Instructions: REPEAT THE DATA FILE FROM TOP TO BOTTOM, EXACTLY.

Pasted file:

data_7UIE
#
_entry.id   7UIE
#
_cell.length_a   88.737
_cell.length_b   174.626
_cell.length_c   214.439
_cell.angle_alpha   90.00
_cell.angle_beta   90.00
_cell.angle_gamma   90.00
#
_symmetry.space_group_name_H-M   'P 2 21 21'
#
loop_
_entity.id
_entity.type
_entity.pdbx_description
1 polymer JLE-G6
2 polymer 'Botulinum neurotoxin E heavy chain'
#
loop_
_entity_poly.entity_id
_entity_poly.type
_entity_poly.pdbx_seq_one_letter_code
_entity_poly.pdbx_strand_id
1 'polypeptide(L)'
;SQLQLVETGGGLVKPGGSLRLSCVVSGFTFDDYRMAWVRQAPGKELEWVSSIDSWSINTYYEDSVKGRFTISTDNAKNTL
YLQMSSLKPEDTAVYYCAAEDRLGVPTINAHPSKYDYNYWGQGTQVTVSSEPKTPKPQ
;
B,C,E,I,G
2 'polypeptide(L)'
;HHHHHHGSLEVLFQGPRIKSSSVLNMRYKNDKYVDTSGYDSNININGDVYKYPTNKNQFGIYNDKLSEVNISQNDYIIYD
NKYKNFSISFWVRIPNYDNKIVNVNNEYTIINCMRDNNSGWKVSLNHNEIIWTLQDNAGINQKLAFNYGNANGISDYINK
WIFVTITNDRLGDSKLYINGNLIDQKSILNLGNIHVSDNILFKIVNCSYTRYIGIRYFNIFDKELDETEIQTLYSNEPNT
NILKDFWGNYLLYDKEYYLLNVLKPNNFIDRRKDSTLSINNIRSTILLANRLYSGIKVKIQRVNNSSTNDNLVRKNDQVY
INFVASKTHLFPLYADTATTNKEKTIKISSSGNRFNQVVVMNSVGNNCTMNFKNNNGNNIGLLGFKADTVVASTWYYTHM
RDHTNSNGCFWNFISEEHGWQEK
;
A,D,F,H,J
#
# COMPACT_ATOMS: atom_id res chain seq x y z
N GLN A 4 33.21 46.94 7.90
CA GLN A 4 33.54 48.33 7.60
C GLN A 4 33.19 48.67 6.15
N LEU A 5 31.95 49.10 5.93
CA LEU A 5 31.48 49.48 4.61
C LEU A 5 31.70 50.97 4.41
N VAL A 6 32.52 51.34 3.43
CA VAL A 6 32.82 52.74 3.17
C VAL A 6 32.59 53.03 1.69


data_7UIE
#
_entry.id   7UIE
#
_cell.length_a   88.737
_cell.length_b   174.626
_cell.length_c   214.439
_cell.angle_alpha   90.00
_cell.angle_beta   90.00
_cell.angle_gamma   90.00
#
_symmetry.space_group_name_H-M   'P 2 21 21'
#
loop_
_entity.id
_entity.type
_entity.pdbx_description
1 polymer JLE-G6
2 polymer 'Botulinum neurotoxin E heavy chain'
#
loop_
_entity_poly.entity_id
_entity_poly.type
_entity_poly.pdbx_seq_one_letter_code
_entity_poly.pdbx_strand_id
1 'polypeptide(L)'
;SQLQLVETGGGLVKPGGSLRLSCVVSGFTFDDYRMAWVRQAPGKELEWVSSIDSWSINTYYEDSVKGRFTISTDNAKNTL
YLQMSSLKPEDTAVYYCAAEDRLGVPTINAHPSKYDYNYWGQGTQVTVSSEPKTPKPQ
;
B,C,E,I,G
2 'polypeptide(L)'
;HHHHHHGSLEVLFQGPRIKSSSVLNMRYKNDKYVDTSGYDSNININGDVYKYPTNKNQFGIYNDKLSEVNISQNDYIIYD
NKYKNFSISFWVRIPNYDNKIVNVNNEYTIINCMRDNNSGWKVSLNHNEIIWTLQDNAGINQKLAFNYGNANGISDYINK
WIFVTITNDRLGDSKLYINGNLIDQKSILNLGNIHVSDNILFKIVNCSYTRYIGIRYFNIFDKELDETEIQTLYSNEPNT
NILKDFWGNYLLYDKEYYLLNVLKPNNFIDRRKDSTLSINNIRSTILLANRLYSGIKVKIQRVNNSSTNDNLVRKNDQVY
INFVASKTHLFPLYADTATTNKEKTIKISSSGNRFNQVVVMNSVGNNCTMNFKNNNGNNIGLLGFKADTVVASTWYYTHM
RDHTNSNGCFWNFISEEHGWQEK
;
A,D,F,H,J
#
# COMPACT_ATOMS: atom_id res chain seq x y z
N GLN A 4 33.21 46.94 7.90
CA GLN A 4 33.54 48.33 7.60
C GLN A 4 33.19 48.67 6.15
N LEU A 5 31.95 49.10 5.93
CA LEU A 5 31.48 49.48 4.61
C LEU A 5 31.70 50.97 4.41
N VAL A 6 32.52 51.34 3.43
CA VAL A 6 32.82 52.74 3.17
C VAL A 6 32.59 53.03 1.69